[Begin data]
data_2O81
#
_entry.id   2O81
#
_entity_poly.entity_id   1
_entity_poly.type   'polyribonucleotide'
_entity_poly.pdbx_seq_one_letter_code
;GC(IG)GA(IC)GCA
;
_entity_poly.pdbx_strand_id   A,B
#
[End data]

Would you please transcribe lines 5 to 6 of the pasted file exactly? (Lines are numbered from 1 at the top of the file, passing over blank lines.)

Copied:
_entity_poly.entity_id   1
_entity_poly.type   'polyribonucleotide'